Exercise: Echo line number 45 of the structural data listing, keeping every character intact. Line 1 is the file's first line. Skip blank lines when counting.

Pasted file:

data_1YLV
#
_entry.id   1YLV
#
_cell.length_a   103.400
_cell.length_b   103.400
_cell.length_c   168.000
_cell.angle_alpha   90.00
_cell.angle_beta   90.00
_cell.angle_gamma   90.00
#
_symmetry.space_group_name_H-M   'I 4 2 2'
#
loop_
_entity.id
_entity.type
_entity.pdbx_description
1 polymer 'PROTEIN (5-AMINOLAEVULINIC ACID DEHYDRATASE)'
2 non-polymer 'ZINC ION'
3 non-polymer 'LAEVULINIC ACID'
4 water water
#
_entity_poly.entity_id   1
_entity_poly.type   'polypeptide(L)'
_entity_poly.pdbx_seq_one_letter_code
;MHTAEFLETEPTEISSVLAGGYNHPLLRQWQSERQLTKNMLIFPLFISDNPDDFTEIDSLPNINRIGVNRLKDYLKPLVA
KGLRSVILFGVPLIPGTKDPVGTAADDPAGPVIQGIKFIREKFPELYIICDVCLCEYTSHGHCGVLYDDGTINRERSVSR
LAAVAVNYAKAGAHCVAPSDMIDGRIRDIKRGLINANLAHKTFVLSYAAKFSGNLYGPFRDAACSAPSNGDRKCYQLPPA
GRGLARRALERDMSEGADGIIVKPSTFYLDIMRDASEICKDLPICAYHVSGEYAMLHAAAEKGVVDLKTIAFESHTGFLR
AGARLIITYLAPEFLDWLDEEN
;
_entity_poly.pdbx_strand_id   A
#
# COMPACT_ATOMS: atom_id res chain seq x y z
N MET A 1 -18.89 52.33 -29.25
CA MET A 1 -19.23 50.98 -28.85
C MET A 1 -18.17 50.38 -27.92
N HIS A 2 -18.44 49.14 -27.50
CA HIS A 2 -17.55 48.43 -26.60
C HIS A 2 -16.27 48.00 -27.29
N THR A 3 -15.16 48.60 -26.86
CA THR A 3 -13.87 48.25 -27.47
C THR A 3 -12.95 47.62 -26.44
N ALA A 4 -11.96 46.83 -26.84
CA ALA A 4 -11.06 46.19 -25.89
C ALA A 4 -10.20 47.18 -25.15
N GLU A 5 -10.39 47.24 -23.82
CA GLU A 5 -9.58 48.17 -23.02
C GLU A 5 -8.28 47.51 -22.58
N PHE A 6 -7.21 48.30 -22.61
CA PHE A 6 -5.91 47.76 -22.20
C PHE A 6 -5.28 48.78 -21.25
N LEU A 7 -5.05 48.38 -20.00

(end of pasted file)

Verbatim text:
CA ALA A 4 -11.06 46.19 -25.89